Steve Schwartzman

      December 7, 2013 at 9:31 AM

    • Oh, and it just occurred to me that in today’s photograph you can see the trees’ feet, so to speak, rather than only their colorful leaves, as in some of the other fall foliage pictures I’ve showed here recently.

      Steve Schwartzman

      December 7, 2013 at 9:34 AM

  5. WOW. Love that you came across this and now here I am, thousands of miles away, enjoying such an amazing view of your world. God sure did a good job with his paintbrush, didn’t He?


    December 7, 2013 at 3:42 PM

    • I appreciate your wow. This was a great trip through a part of the country that was new to me, and the weather and the foliage cooperated.

      Steve Schwartzman

      December 7, 2013 at 6:29 PM

  6. tree-mendos


    December 7, 2013 at 8:23 PM

  7. This may be my all-time favorite fall foliage photo – at least of those I can remember. I like that you included the tree trunks, and I like their symmetry. I like that there’s sky showing through so much of the foliage. I especially like that the clouds seem to be extensions of the trees’ branches, adding symmetry to the upper reachs of the photo.

    Gosh – did I mention that I really like this photo?


    December 7, 2013 at 8:35 PM

    • Yes, I think you did, and I appreciate your listing the reasons why. I often end up photographing a portion of a tree with colorful leaves because in many cases a full view would include wires, buildings, signs, or other things that would detract from the picture. In this case, even though the trees were at the edge of a highway, the wires and poles were on the other side of the road and I had a clear shot. I didn’t even have to lie down to take the photograph.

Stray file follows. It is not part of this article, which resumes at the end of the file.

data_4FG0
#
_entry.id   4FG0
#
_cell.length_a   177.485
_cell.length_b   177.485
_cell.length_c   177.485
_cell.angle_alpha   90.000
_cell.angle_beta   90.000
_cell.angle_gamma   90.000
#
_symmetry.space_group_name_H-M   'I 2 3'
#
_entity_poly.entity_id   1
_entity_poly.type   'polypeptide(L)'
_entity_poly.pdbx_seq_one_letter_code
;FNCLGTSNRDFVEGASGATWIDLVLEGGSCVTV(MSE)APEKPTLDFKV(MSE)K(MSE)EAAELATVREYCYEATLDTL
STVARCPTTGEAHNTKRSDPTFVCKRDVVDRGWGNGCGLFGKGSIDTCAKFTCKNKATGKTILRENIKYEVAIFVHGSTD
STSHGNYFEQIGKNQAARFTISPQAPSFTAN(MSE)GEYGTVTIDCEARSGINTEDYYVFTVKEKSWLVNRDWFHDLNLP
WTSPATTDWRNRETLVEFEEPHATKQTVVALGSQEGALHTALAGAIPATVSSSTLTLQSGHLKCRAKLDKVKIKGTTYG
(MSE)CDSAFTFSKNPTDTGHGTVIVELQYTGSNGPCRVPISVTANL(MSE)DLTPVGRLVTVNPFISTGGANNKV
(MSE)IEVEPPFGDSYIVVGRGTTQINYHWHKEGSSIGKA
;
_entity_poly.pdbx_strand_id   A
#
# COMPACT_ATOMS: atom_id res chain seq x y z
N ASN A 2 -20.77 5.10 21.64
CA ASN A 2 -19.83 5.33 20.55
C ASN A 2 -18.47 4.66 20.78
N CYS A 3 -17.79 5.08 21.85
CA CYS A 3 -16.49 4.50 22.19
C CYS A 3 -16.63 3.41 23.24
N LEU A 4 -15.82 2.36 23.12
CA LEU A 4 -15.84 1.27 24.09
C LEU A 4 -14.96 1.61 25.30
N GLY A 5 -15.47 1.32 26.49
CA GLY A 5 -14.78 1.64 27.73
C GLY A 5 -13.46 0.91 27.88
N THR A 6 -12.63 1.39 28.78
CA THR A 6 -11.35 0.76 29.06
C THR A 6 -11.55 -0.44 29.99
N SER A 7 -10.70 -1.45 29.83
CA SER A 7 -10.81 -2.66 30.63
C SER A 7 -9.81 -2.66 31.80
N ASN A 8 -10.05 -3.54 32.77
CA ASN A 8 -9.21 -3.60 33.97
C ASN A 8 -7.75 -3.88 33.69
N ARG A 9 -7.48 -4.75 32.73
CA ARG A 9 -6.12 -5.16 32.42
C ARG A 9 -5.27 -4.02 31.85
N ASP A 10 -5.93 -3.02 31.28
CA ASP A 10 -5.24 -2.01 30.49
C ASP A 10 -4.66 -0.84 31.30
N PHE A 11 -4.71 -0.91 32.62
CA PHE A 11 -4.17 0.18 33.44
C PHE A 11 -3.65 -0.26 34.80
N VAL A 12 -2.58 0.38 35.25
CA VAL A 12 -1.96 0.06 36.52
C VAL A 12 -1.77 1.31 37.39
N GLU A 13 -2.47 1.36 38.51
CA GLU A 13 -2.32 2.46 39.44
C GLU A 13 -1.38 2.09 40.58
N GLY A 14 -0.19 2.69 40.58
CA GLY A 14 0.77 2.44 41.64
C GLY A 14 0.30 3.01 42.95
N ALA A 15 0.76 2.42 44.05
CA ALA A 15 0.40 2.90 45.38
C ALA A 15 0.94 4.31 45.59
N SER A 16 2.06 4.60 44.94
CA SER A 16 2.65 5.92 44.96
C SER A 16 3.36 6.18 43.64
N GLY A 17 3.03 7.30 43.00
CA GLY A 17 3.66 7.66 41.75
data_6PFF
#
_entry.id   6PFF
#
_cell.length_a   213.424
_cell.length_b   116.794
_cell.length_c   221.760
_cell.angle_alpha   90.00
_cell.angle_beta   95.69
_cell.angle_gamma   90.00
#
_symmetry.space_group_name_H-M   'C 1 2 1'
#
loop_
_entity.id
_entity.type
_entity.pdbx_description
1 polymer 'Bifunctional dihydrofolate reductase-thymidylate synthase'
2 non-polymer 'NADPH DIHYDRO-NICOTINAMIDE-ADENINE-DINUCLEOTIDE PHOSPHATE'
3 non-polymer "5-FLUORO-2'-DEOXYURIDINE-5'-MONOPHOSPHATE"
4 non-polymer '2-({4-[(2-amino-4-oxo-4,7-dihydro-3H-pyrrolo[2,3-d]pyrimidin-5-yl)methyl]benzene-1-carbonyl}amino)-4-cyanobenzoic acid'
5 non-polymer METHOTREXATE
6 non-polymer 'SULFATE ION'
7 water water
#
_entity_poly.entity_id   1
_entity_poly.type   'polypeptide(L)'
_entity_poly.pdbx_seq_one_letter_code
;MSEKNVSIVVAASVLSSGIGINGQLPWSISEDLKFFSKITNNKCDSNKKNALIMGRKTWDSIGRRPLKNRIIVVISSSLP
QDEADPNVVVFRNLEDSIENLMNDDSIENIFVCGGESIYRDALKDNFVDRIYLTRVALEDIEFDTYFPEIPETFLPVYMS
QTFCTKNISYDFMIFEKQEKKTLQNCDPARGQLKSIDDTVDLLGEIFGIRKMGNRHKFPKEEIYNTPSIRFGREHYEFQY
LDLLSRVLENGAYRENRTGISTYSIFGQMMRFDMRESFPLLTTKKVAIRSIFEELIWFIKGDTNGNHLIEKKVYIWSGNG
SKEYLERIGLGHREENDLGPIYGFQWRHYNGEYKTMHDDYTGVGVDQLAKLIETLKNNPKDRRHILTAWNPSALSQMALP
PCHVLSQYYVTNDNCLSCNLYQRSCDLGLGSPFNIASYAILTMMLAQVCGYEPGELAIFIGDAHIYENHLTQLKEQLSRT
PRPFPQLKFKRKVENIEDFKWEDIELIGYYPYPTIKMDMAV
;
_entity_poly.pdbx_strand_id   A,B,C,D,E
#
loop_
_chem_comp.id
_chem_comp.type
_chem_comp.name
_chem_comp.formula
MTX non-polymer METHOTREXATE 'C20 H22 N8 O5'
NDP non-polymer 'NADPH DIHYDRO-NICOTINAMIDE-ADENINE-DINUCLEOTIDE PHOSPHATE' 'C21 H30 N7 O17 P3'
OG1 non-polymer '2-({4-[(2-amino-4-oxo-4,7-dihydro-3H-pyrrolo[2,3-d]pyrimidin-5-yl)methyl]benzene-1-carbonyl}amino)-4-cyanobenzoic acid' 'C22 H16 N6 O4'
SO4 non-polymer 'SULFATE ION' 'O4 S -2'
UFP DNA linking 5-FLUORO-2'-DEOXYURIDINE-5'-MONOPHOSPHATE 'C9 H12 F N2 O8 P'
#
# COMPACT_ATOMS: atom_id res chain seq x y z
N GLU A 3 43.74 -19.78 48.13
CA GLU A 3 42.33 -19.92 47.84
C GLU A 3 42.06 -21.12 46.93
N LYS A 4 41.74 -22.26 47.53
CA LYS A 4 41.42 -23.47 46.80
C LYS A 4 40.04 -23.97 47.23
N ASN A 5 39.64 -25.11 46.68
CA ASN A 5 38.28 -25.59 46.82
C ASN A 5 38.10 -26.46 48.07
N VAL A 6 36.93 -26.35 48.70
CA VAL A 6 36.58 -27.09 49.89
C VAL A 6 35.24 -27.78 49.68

Steve Schwartzman

      December 7, 2013 at 9:53 PM

      • With apologies to… well, you know.

        Tree limbs, tree limbs, burning bright
        in the throes of fall’s delight,
        what well-practiced hand or eye
        could frame thy soaring symmetries?


        December 7, 2013 at 10:09 PM

        • No apology needed, as these are just the things to delight a photographer (or painter, as Blake was): framing and symmetry.

          Steve Schwartzman

          December 7, 2013 at 10:20 PM

  8. Gorgeous shot Steve! Funny story too. I’ll have to try that next time somebody asks me to take their picture!

    Michael Glover

    December 8, 2013 at 10:57 PM

  9. I love the picture, but I think I would have liked seeing the picture of the humans too.


    December 10, 2013 at 10:35 AM

    • I suppose I could have asked them to e-mail a copy of the picture, but I never thought of asking.

      Steve Schwartzman

      December 10, 2013 at 2:18 PM

  10. It takes an ‘Eye’ to see the best in a scene. Hopefully they learned something from this. Beautiful shot.


    December 10, 2013 at 12:52 PM

    • Well, I hope they learned more than that some Americans are strange. And yes, it takes an eye to see certain things. Whatever my successes, I still often wonder what I’ve missed that a more perceptive (or at least differently perceptive) person might have noticed.

      Steve Schwartzman

      December 10, 2013 at 2:21 PM

      • I think our personal ‘Eye’ is unique, and that’s what makes photography so interesting. We all see different things. There’s no right way, just different Eyes.


        December 10, 2013 at 2:32 PM

  11. Lovely autumnal scene. I wonder if the members of the other travelling party are still talking about the stranger who got down on his knees!


    August 20, 2018 at 2:47 AM

    • When I looked back for a picture of autumn in Oklahoma to show you, I didn’t re-read the text. I’d forgotten about that incident with the tourists. I suspect they’ve long since forgotten the incident, too, though maybe when they look back through old photos they’ll be reminded because one picture will be so different from the others.

      Steve Schwartzman

      August 20, 2018 at 6:59 AM